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October 2019 Question of the Month: Fitness Misinformation

How do you or your facility handle the issue of health and fitness misinformation? Since client education is critical in setting realistic expectations and achieving fitness and wellness goals, we want to hear how you’re tackling this issue,what creative solutions you’re using and how your efforts are being received. Please share your success stories.

We want to hear from you!

Social Media Influencers Give Inaccurate Health Advice

Have you been frustrated by bad health and fitness advice doled out by social media influencers? You’re not alone, and if you sense that much of the popular online health information is wrong, you’re right! A recent study of key U.K. social media influencers’ weight management blogs—presented at the European Congress on Obesity in Glasgow, Scotland, in April 2019—showed that most influencers were not reliable weight management resources.

Analyze Today’s Hot Button Issues in Nutrition

Nutrition has become an international pastime. It’s woven into conversations among friends in person and online; it is a priority for scientific study and public policy; diet-related headlines make local and international news; and celebs leverage their fame to promote their products and practices in the kitchen. Accompanying this enthusiasm are differing opinions, scientific debates and downright disputes. Meanwhile, misinformation fills gaps left by insufficient research or inconclusive results.

Correcting Misconceptions About Fat

For years, fat was demonized as dietary “Public Enemy Number One.” Despite the essential roles it plays in the body, including temperature regulation, hormone production and protection of organs, we were told it was also responsible for weight gain and other health woes. As a result, people stocked their kitchens with low-fat items.

The Lowdown on Industry-Funded Research

You don’t have to search very hard to find nutrition-focused research papers partially funded by companies that stand to benefit from the study subject being painted in a good light. For instance, a recent study in the Journal of Nutrition found that older adults who consumed hazelnuts daily (57 grams per day) for 4 months showed significantly improved vitamin E and magnesium levels, which may lower the risk of age-related health problems.

June 2019 Question of the Month: Should Cities Help Shape What People Eat?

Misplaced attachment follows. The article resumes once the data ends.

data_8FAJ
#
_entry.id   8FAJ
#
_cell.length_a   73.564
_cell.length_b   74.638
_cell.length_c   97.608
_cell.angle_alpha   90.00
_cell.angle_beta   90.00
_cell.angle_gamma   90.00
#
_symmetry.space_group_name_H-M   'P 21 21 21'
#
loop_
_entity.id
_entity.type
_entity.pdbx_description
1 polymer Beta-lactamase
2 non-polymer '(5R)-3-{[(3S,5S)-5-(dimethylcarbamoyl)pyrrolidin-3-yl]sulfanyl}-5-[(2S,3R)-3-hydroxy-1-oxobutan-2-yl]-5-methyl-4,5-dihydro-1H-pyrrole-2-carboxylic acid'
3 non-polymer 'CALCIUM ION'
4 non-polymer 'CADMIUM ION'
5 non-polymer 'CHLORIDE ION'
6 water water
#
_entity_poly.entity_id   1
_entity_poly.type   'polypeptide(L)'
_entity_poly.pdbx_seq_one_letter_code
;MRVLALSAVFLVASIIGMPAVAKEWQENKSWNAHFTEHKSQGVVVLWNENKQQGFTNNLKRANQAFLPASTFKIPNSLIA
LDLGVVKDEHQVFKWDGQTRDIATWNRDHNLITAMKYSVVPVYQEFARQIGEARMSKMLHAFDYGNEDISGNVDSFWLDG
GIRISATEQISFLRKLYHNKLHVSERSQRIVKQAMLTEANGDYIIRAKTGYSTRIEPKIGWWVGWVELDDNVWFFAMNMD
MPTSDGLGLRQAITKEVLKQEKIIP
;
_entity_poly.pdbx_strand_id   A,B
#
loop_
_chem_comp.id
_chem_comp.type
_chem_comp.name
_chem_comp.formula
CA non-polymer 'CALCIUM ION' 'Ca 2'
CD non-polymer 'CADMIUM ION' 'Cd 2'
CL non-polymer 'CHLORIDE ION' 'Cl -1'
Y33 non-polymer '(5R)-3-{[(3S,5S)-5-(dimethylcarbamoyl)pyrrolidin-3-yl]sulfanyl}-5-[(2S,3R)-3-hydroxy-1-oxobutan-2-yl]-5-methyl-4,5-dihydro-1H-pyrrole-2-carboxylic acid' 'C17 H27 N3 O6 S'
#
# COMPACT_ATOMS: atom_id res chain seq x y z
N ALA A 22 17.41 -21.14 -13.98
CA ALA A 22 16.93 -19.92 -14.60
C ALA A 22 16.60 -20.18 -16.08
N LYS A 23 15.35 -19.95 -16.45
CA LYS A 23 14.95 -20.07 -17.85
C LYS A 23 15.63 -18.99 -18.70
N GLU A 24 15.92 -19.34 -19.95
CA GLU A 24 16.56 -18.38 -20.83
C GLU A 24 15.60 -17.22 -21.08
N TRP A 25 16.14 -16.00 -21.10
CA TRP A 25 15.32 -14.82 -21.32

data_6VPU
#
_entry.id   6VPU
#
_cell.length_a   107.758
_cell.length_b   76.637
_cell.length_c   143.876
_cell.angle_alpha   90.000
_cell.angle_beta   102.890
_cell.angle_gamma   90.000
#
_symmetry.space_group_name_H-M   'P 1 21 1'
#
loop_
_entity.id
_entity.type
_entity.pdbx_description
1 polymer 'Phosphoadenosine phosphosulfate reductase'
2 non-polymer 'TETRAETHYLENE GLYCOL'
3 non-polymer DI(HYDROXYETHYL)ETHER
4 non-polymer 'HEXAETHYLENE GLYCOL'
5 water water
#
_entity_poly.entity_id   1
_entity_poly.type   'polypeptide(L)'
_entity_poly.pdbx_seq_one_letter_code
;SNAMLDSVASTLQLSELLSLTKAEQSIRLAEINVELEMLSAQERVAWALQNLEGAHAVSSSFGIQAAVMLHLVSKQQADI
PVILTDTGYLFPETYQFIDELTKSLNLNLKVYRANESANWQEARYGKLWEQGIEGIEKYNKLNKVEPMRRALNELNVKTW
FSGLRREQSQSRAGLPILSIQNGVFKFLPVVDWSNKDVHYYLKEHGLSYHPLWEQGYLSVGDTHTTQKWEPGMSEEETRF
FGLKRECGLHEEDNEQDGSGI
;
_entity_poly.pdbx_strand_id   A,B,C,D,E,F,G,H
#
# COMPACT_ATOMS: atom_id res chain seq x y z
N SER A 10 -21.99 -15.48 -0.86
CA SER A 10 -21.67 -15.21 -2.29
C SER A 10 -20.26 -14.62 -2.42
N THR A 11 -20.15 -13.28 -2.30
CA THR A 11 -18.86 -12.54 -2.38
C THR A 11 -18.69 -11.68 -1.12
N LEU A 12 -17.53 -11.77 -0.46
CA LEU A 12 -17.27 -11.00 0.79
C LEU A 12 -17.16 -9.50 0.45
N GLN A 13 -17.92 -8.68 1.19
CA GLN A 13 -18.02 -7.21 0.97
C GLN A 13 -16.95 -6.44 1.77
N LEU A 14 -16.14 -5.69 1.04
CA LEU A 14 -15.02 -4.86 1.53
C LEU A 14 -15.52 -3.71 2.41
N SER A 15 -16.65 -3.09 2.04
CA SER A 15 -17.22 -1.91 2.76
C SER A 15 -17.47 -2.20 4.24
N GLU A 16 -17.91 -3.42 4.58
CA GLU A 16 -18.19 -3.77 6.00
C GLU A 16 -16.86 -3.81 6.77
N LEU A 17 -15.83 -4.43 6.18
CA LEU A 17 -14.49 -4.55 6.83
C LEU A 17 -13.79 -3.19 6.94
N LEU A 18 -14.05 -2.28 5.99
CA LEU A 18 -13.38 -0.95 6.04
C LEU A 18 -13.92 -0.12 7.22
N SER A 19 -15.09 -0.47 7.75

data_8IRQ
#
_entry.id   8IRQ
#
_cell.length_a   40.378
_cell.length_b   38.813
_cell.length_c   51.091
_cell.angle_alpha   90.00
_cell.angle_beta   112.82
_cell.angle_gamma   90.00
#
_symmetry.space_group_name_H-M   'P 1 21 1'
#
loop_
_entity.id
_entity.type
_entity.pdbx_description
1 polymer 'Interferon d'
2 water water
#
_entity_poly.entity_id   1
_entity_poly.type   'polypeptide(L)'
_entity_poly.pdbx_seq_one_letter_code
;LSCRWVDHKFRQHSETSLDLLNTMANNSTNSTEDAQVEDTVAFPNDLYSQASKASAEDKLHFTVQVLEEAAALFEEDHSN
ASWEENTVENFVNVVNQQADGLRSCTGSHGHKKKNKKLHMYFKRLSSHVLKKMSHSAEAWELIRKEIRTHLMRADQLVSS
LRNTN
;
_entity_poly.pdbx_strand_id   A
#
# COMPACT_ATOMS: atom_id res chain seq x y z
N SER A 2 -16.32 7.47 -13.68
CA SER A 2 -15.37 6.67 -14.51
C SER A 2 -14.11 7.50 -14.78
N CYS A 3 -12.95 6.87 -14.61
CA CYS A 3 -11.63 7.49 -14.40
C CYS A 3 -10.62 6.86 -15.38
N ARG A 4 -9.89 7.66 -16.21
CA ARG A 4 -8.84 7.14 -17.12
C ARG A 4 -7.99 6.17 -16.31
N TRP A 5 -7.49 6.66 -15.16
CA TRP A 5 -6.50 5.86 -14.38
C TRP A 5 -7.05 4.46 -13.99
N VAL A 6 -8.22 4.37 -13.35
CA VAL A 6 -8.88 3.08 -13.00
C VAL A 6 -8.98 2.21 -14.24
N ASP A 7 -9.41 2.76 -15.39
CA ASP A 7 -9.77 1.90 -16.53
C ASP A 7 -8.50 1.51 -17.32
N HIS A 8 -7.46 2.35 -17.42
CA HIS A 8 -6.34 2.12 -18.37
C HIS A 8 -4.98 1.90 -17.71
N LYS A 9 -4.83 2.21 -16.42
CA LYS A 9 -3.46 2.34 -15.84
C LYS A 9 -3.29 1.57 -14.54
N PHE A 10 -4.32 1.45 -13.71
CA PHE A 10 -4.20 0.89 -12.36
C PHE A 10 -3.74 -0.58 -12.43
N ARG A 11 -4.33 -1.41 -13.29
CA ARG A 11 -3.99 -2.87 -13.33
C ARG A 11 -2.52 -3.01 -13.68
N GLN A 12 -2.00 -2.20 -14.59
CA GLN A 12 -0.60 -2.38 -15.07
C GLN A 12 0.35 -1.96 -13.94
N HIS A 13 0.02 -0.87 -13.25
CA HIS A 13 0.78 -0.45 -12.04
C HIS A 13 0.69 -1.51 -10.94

Like them or hate them, soda taxes are proving effective at curbing the intake of sugary drinks. A study published in the American Journal of Public Health cites data showing that after the city of Berkeley, California, implemented a penny-per-ounce soda tax in 2014, consumption of sweetened drinks, including soda and energy drinks, plummeted by 21% in lower-income neighborhoods. And 3 years later, city-polled residents reported drinking 52% fewer of these beverages than they did before the tax passed.

Inside the Latest Physical Activity Guidelines

The more we move, the better we live. Even a few minutes of exercise is better than sitting still.

These are just two of the conclusions in the recent report from the 2018 Physical Activity Guidelines Advisory Committee, whose recommendations form a sound foundation for integrating exercise into our daily lives.

Creating Enjoyable Training Programs

Physical inactivity levels continue to rise in spite of widespread knowledge of the negative consequences. University of North Carolina at Chapel Hill researchers suggest the issue may not come from a lack of knowledge but from how exercise is programmed. Studies show that simply manipulating elements of the FITT principle (frequency, intensity, time and type of exercise) does not improve adherence to exercise.

Helping Clients Enjoy the Taste and Culture of Food

It’s time for Americans to shift their focus from calories, macronutrients and micronutrients to taste, culture and mindfulness. After all, our preoccupation with dieting and health fads has us restricting foods, chasing unsustainable weight loss goals and feeling bad about our nutrition choices—but all we have to show for it is rising rates of overweight, obesity, diabetes and heart disease.

Sitting Is Not the New Smoking

The evidence is definitive. Risks of smoking far outweigh the health dangers of a sedentary lifestyle. It’s important to raise awareness of the hazards of inactivity, but distorted information about risks of behavioral choices can confuse the public. “The simple fact is, smoking is one of the greatest public health disasters of the past century. Sitting is not, and you can’t really compare the two,” said study author Terry Boyle, PhD, an epidemiologist at the University of South Australia, Adelaide.

New Physical Activity Guidelines for Americans

Any amount of physical activity—anytime, anywhere and by any means—is good activity, according to Brett P. Giroir, MD, assistant secretary of health for the U.S. Department of Health and Human Services. “As opposed to everything being harder and harder, it is actually easier to achieve the recommendations in the [new] physical activity guidelines,” Giroir said during a press conference.

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